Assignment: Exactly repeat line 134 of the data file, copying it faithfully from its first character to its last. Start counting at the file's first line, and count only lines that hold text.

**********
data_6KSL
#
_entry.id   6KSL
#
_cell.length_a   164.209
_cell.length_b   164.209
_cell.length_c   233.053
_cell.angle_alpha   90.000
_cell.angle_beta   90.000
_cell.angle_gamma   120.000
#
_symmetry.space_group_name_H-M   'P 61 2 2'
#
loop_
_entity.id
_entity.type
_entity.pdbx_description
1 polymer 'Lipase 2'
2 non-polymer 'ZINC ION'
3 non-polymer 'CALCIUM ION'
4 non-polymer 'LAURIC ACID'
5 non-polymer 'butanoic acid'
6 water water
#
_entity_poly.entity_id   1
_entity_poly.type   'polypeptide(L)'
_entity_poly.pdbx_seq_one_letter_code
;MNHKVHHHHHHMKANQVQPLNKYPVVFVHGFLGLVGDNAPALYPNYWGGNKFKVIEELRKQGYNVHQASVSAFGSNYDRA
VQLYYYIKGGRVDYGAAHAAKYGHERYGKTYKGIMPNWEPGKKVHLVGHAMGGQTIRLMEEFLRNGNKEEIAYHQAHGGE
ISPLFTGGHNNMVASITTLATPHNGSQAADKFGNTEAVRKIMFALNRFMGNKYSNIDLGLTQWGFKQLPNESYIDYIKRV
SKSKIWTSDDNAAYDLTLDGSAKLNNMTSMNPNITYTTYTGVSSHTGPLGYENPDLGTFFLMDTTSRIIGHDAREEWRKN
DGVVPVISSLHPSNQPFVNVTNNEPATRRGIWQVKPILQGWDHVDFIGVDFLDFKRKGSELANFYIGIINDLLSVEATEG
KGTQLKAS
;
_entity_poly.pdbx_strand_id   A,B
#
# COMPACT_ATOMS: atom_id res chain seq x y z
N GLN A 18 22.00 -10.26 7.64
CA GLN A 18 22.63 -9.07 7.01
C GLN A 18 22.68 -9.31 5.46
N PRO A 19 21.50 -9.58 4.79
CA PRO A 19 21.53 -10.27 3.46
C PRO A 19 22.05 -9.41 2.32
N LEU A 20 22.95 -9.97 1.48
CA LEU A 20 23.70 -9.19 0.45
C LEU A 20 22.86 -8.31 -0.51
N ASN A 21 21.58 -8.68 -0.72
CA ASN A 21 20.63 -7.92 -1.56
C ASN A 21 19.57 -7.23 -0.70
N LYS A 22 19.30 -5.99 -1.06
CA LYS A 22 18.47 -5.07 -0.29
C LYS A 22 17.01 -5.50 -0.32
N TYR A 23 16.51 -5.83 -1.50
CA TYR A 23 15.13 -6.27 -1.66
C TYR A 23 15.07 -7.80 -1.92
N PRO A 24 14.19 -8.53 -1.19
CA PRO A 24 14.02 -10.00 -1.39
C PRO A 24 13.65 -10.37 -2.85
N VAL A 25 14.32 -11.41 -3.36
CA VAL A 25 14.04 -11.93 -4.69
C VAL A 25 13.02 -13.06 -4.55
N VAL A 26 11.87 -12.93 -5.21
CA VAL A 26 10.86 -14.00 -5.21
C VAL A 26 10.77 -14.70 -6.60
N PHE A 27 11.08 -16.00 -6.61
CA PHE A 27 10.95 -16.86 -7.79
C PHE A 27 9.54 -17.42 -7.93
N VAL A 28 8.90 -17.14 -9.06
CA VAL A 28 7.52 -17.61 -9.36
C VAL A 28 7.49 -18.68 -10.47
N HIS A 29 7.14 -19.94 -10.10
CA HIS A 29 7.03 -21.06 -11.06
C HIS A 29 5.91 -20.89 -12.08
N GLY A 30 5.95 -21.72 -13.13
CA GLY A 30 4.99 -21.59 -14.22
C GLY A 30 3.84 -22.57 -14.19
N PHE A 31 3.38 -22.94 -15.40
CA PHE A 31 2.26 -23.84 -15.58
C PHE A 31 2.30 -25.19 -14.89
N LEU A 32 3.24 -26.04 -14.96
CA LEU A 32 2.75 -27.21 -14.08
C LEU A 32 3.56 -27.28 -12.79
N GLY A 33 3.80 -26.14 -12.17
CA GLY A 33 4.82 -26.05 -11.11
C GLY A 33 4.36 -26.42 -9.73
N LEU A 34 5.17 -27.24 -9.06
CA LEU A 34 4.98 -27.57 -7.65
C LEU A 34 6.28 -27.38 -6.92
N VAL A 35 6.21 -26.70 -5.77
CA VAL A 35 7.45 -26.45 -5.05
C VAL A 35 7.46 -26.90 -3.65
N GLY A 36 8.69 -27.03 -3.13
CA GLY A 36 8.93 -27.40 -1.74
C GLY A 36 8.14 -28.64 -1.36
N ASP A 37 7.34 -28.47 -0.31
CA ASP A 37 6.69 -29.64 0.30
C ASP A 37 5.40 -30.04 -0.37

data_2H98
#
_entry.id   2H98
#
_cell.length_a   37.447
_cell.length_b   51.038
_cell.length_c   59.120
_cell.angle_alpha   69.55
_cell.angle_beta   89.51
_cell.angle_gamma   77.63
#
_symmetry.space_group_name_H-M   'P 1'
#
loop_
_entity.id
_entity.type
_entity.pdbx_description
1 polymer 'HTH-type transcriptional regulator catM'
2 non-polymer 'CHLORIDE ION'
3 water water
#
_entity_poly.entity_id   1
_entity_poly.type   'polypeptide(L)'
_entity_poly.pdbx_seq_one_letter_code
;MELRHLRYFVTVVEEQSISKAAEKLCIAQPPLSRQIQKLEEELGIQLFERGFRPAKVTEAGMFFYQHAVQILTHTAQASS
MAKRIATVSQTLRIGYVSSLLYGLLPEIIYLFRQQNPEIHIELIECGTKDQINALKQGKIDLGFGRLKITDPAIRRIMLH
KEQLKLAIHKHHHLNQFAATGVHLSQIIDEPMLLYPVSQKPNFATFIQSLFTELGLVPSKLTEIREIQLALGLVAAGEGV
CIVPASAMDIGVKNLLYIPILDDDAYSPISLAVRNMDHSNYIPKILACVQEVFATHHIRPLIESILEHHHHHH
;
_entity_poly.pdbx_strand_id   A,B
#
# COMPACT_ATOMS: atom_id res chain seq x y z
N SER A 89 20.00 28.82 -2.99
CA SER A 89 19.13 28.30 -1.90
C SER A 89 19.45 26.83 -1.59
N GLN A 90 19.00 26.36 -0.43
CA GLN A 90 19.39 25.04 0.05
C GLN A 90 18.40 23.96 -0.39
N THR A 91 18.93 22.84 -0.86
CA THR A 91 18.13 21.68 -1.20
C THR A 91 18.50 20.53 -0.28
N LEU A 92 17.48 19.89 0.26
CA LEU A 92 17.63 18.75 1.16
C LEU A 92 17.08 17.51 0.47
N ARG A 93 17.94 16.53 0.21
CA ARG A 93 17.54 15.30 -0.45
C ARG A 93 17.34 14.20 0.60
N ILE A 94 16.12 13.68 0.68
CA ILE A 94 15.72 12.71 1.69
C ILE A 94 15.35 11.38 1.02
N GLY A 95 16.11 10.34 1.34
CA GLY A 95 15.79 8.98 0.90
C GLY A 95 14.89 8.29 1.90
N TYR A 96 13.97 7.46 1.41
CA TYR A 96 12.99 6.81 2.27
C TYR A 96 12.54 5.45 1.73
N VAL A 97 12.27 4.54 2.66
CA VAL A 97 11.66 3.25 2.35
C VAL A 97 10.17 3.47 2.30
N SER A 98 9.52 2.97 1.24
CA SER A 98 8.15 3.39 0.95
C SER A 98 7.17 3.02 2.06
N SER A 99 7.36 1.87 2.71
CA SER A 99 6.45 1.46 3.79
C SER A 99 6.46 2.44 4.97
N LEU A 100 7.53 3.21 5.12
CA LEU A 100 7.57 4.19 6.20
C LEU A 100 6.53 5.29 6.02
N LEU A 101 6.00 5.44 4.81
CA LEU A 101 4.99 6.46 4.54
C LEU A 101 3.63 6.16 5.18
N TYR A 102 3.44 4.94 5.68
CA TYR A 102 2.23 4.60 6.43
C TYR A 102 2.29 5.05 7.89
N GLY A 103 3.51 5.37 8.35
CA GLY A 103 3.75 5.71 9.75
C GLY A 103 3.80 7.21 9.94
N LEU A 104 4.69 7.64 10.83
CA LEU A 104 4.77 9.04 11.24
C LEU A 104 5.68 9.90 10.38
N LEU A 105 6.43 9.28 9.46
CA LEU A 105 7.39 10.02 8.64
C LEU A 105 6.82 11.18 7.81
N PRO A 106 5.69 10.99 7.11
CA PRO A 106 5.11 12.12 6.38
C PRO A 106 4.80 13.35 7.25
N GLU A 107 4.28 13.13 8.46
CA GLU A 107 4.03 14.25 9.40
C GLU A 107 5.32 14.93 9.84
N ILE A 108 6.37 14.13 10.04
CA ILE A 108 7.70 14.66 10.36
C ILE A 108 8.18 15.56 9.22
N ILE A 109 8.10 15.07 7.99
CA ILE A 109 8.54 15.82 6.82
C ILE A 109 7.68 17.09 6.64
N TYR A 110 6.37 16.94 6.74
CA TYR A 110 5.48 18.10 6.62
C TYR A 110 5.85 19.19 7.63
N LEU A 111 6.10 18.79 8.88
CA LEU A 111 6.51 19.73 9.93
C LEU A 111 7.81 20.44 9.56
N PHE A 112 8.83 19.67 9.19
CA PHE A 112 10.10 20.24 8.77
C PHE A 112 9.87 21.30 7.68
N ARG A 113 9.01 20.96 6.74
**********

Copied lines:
CA GLN A 90 19.39 25.04 0.05